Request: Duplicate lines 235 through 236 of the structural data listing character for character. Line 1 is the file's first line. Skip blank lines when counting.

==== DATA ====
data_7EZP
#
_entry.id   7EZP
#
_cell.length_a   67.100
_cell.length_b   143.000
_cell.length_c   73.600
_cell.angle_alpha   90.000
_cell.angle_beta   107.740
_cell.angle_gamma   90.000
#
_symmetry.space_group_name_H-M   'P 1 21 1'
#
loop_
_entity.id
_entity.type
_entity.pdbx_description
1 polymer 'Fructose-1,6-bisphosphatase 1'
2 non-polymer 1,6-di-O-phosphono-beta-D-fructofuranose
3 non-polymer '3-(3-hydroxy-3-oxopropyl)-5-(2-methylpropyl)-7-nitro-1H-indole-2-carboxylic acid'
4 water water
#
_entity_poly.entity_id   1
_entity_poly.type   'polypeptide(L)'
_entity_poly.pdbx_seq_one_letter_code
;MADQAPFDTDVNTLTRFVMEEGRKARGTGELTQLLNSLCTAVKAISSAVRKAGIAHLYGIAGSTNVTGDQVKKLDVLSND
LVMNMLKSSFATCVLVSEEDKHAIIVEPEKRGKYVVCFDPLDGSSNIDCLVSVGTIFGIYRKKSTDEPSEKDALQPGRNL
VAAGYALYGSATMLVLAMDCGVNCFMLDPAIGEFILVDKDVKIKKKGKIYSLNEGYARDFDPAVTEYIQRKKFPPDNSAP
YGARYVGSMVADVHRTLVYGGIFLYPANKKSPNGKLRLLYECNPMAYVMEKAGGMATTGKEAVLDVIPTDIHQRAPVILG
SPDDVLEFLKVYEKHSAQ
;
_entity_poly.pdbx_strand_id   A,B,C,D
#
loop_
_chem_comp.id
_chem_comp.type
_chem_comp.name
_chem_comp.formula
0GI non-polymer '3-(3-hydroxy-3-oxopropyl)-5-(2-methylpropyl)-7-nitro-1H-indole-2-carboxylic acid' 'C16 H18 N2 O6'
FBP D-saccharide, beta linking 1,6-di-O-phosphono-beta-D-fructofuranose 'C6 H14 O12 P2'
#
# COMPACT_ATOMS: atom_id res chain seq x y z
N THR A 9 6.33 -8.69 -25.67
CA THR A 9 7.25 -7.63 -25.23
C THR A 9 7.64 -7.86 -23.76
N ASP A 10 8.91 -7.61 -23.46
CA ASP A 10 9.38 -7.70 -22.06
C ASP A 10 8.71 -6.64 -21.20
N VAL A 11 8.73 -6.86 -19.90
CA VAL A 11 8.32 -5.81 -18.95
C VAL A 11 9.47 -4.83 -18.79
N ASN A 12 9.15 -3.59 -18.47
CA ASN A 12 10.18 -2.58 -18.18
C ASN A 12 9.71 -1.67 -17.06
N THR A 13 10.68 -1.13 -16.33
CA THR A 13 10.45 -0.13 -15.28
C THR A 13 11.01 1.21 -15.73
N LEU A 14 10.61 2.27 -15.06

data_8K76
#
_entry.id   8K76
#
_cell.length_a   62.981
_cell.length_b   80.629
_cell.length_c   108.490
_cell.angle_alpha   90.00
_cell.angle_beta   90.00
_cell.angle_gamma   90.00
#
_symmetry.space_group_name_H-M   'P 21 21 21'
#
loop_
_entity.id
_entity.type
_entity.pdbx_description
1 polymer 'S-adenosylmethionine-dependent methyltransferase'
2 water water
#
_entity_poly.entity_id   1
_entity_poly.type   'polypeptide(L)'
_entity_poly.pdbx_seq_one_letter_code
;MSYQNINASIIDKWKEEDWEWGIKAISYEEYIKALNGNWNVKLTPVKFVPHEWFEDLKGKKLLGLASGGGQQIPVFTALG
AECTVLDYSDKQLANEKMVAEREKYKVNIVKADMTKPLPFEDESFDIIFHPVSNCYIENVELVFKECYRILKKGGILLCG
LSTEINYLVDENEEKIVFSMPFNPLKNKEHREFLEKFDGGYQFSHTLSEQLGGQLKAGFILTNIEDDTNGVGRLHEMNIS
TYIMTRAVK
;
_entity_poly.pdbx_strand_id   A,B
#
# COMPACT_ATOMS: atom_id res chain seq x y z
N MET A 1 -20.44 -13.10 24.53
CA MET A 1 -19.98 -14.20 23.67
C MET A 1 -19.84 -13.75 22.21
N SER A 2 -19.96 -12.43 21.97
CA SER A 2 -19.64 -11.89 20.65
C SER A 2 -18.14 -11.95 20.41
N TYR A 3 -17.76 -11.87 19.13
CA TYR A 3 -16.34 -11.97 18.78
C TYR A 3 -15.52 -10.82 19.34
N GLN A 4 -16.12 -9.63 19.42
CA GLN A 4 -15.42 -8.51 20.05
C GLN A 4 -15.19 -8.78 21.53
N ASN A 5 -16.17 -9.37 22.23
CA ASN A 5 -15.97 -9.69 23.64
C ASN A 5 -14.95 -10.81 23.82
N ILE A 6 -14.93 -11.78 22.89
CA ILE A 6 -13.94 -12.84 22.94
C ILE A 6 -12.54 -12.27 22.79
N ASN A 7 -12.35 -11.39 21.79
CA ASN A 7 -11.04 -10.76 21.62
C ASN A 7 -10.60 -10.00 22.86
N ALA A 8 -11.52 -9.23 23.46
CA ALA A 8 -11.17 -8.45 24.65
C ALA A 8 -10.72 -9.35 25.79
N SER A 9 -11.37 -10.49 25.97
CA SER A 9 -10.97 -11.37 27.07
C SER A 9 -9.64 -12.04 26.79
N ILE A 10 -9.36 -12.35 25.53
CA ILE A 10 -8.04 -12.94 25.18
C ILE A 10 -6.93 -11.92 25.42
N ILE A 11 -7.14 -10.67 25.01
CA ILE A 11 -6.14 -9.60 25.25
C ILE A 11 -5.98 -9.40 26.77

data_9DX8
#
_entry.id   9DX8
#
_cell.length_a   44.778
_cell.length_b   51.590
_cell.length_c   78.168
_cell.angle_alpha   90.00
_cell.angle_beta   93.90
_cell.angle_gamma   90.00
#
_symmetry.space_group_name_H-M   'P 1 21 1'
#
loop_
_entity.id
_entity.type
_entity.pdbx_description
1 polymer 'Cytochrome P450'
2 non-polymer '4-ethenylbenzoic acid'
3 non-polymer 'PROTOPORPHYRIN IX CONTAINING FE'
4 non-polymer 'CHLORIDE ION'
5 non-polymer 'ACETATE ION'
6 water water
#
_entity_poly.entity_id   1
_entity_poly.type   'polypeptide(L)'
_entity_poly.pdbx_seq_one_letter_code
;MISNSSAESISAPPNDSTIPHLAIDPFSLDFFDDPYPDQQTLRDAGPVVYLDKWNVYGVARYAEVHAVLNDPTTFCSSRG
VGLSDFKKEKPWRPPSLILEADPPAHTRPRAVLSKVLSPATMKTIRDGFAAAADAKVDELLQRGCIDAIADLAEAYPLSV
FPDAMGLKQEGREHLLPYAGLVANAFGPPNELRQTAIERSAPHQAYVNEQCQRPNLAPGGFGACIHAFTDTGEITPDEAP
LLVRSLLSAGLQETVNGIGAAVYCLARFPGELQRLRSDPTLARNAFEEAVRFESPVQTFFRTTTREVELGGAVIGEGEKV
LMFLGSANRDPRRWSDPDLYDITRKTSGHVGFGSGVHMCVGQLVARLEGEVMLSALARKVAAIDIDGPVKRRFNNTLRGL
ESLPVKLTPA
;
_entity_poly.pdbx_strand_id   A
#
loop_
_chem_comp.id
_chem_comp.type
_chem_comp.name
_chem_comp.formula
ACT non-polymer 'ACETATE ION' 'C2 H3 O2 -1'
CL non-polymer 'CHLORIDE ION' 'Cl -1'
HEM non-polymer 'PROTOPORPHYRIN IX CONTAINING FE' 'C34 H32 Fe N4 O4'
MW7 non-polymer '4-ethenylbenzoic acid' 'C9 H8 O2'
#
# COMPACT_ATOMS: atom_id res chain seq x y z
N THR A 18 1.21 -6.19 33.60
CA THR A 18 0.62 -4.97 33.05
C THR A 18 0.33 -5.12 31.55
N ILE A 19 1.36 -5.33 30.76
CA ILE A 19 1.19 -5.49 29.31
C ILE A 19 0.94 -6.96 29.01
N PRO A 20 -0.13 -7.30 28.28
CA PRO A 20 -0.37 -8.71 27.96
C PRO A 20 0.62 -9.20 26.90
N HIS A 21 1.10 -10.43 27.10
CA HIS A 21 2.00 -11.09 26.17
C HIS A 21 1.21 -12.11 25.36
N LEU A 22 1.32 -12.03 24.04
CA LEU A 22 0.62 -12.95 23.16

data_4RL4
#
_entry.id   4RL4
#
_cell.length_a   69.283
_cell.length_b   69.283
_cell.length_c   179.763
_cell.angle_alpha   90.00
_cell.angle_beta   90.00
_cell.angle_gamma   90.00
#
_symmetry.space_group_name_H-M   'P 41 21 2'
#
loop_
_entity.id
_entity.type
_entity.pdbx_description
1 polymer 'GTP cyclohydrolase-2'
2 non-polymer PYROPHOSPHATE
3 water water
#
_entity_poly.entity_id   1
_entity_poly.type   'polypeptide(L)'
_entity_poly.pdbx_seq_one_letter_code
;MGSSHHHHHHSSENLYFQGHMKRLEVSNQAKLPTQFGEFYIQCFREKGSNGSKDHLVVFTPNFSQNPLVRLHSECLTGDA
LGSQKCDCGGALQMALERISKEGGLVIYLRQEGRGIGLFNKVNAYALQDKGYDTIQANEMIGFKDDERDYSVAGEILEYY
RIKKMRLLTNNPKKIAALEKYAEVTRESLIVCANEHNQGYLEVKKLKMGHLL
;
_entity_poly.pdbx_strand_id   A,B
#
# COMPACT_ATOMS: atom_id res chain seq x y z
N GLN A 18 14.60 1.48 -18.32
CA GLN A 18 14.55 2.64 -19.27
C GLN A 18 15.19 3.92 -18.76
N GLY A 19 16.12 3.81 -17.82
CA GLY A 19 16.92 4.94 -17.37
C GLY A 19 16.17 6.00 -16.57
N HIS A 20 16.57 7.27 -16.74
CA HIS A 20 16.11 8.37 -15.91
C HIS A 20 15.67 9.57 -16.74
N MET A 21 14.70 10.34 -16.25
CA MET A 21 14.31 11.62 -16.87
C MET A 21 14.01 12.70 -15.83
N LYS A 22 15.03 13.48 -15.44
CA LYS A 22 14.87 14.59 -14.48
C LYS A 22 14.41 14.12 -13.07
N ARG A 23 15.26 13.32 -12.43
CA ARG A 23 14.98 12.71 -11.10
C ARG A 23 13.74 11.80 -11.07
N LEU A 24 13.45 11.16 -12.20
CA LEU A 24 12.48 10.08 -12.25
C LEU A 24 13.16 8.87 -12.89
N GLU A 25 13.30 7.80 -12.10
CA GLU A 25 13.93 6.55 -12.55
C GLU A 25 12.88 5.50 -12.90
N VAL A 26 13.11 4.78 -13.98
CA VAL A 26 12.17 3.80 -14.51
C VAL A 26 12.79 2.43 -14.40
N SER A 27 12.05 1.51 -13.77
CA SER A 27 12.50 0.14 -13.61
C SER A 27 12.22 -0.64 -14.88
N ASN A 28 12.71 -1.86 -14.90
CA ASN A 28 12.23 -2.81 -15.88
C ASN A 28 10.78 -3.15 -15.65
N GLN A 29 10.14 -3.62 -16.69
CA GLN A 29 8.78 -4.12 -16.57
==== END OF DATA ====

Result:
C LEU A 24 13.16 8.87 -12.89
N GLU A 25 13.30 7.80 -12.10